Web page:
HOUSTON -- The Oakland Athletics are set to stare down a new opponent with some very familiar faces in the Lone Star State. The A's open up the first of 19 games against their new division rivals, the Houston Astros.
On the mound for the Astros will be former A's prospect Brad Peacock, making his MLB debut. Peacock was acquired by Oakland in the trade that sent Gio Gonzalez to the Nationals. He was later shipped to Houston with Chris Carter in exchange for current A's, Jed Lowrie and Fernando Rodriguez.
"I think the first time you play your former team there is something to that," A's manager Bob Melvin said.
It got even more interesting when just before the team boarded the plane for Houston, they sent reliever Travis Blackley, who had been designated for assignment, to the Astros in a trade. Blackley is with his new team in time for Friday's game. He says it feels like changing schools.
It's been two weeks since the Australian-born reliever has appeared in a game, and he says he didn't even have anyone to play catch with after he was designated for assignment. He spent the time off touring the Bay Area with stops in Santa Cruz, Half Moon Bay and a surprise visit to the stands of the Oakland Coliseum.
His girlfriend and her family had an extra ticket and he though, why not?
"They're always yelling 'Aussie, Aussie, Aussie' out to me when I'm pitching, I may as well say 'Good'ay' to them," Blackley said of the right field fans he visited. "I got an abnormally high amount of tweets and messages on Instagram from A's fans."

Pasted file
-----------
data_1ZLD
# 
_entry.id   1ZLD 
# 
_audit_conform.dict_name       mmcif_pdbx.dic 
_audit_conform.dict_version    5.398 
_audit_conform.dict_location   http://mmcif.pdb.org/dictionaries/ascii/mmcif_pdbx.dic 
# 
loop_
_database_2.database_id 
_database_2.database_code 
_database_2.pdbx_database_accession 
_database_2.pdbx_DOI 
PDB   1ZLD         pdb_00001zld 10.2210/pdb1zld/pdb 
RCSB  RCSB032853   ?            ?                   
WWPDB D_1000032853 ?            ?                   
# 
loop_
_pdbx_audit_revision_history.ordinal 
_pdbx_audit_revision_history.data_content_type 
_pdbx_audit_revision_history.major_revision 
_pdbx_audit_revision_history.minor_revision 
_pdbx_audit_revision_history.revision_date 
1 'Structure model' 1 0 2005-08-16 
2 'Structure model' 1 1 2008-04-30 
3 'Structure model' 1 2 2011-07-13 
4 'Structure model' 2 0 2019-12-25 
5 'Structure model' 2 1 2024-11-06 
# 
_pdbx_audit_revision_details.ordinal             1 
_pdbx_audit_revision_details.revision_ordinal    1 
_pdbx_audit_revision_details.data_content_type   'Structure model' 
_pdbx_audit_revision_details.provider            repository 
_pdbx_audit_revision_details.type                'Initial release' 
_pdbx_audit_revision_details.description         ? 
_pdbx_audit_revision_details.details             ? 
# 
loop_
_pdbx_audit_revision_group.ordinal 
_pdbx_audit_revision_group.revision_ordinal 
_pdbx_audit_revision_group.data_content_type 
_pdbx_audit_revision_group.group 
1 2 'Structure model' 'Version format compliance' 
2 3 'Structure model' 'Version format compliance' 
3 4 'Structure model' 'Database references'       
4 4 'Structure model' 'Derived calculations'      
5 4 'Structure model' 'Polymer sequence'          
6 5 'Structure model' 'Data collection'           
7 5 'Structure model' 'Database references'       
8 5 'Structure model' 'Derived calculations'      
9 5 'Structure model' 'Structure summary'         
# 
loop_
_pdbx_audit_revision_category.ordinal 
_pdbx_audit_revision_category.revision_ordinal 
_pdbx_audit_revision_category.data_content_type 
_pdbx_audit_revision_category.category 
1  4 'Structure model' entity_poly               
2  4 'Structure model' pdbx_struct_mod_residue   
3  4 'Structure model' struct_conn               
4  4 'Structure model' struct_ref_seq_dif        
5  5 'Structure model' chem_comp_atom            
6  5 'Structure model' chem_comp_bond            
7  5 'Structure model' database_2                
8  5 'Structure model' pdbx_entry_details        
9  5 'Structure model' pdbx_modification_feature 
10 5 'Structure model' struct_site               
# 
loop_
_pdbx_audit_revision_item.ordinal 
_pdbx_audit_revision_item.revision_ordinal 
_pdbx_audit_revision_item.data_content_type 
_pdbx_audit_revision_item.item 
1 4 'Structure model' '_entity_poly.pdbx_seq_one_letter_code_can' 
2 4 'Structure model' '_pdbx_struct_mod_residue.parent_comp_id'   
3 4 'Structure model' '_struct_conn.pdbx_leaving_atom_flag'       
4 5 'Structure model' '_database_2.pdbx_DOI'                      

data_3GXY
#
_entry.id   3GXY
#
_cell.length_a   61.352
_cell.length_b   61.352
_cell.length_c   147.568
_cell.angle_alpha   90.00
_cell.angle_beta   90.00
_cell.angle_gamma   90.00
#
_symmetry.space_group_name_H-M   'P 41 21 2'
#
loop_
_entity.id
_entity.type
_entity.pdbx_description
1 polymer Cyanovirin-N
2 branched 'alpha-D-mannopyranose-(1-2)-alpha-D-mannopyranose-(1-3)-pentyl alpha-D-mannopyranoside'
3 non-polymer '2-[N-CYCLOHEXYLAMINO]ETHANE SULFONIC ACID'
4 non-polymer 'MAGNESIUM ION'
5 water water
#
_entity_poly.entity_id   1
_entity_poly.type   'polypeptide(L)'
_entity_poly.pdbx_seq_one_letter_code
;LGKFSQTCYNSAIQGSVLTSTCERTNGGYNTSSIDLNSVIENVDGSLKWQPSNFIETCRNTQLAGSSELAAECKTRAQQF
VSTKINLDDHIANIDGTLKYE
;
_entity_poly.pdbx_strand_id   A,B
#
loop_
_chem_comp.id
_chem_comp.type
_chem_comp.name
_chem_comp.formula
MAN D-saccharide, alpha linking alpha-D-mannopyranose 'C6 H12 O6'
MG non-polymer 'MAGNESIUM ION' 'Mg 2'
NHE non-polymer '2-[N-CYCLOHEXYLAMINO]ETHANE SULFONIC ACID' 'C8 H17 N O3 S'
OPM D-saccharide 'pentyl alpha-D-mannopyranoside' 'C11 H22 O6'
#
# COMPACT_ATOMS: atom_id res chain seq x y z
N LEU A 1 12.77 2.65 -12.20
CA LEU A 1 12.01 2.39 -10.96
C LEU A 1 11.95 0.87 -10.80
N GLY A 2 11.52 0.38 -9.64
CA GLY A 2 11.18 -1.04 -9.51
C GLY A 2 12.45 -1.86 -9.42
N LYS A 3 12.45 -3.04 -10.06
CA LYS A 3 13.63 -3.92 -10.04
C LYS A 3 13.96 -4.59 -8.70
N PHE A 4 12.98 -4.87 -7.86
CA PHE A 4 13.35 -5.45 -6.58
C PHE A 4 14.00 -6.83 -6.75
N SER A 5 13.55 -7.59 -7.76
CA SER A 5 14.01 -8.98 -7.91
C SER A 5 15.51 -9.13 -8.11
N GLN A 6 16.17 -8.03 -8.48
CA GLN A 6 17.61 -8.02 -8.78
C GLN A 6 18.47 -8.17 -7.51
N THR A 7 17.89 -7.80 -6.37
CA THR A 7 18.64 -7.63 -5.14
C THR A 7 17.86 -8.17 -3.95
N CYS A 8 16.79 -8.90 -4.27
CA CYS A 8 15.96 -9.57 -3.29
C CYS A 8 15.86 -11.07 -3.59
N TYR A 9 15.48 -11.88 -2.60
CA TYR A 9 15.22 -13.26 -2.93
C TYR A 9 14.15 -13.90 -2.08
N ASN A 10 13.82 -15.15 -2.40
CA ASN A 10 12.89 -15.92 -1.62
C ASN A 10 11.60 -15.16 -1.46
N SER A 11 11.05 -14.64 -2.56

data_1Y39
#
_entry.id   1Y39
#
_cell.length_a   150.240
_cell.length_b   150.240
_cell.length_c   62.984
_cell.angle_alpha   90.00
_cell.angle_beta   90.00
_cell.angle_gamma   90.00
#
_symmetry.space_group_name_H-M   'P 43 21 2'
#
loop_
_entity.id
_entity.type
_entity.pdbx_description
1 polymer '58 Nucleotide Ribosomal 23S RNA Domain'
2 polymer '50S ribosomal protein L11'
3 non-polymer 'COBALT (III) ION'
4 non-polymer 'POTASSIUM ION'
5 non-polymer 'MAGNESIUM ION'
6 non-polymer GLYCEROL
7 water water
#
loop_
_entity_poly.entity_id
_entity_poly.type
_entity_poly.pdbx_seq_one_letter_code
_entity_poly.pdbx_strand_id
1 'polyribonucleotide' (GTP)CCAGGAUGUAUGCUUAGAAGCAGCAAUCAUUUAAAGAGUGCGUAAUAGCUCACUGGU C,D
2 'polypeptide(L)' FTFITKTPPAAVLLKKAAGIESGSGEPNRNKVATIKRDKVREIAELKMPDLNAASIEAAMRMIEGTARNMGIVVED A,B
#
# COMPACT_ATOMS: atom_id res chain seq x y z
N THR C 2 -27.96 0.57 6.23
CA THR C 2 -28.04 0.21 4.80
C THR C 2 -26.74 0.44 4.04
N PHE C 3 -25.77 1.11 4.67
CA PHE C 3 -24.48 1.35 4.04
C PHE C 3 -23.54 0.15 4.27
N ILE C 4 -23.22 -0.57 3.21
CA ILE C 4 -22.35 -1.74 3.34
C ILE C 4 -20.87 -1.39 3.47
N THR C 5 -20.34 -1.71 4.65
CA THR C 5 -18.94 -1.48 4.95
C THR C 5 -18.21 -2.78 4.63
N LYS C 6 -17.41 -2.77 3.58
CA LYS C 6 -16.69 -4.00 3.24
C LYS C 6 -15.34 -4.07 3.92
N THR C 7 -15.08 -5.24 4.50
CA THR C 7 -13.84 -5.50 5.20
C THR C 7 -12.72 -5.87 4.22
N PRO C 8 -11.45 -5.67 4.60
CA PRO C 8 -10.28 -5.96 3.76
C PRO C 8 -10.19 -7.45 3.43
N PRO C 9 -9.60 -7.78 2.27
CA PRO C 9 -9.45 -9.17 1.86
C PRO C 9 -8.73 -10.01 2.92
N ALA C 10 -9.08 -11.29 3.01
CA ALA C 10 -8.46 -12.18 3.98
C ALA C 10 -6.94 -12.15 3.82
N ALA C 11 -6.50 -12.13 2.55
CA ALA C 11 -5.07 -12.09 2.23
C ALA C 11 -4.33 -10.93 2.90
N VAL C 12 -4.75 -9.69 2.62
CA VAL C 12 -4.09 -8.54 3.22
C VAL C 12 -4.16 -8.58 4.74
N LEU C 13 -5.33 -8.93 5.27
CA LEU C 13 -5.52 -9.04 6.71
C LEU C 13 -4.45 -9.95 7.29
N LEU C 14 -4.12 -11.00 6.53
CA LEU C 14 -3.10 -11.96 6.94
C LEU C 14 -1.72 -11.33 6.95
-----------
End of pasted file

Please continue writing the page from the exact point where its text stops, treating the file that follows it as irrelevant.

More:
On the A's side, first baseman Nate Freiman was plucked off waivers from the Astros on March 23, and will likely get his opportunity to prove Houston shouldn't have passed up on him.
Peacock never made his way to Oakland, the highest level he pitched at was Triple-A, where he was 12-9 with a 6.01 ERA. His numbers didn't necessarily reflect his skill level, because a lot of players in Sacramento were playing out of position as they were working on being more versatile defensively. Several current A's were teammates of his with the River Cats.
"It's his first start with the team, he's really excited and really pumped up," Carter said. "He's trying to impress today."
Carter spent 67 games with the A's in 2012. As Brandon Moss' right-handed complement at first base, he hit 16 home runs and had 39 RBI. Carter is now a left fielder for the Astros and has the power to put runs on the board at any moment. He was traded because the A's wanted to open up the DH spot for their extra outfielders. He says he's had his eye on this date on the calendar for a while.
"I'm excited for today," Carter said. "I still talk to a lot of the guys on the team."
The A's may have the most valuable weapon of the bunch. Infielder Jed Lowrie is hitting .462 with four doubles, one home run and three RBI in his first four games this season. Not only will he be useful on the field, but he can provide key strategy for the A's, who haven't been to Minute Maid Park since 2007.
Lowrie says the outfield with the hill in center field and the jagged line in left field where the Crawford Boxes are located can present some challenges.
"The Crawford boxes are a little funny because they stick out and there's that really sharp angle," Lowrie said. "I've seen different theories on it, there are some guys that give that entire left field line and try to play to that corner."
His insights may be able to help first base coach Tye Waller and Melvin with their outfield alignments. The A's also have special instructor Phil Garner, a native of Texas, helping with advanced scouting.
Even Astros manager Bo Porter played for the A's in 2000. The amount of former A's may make it easier to figure out the Astros, who play in Florida for spring training. With the Astros in a rebuilding mode, it is important for Oakland to pad the win column against their new division-rivals.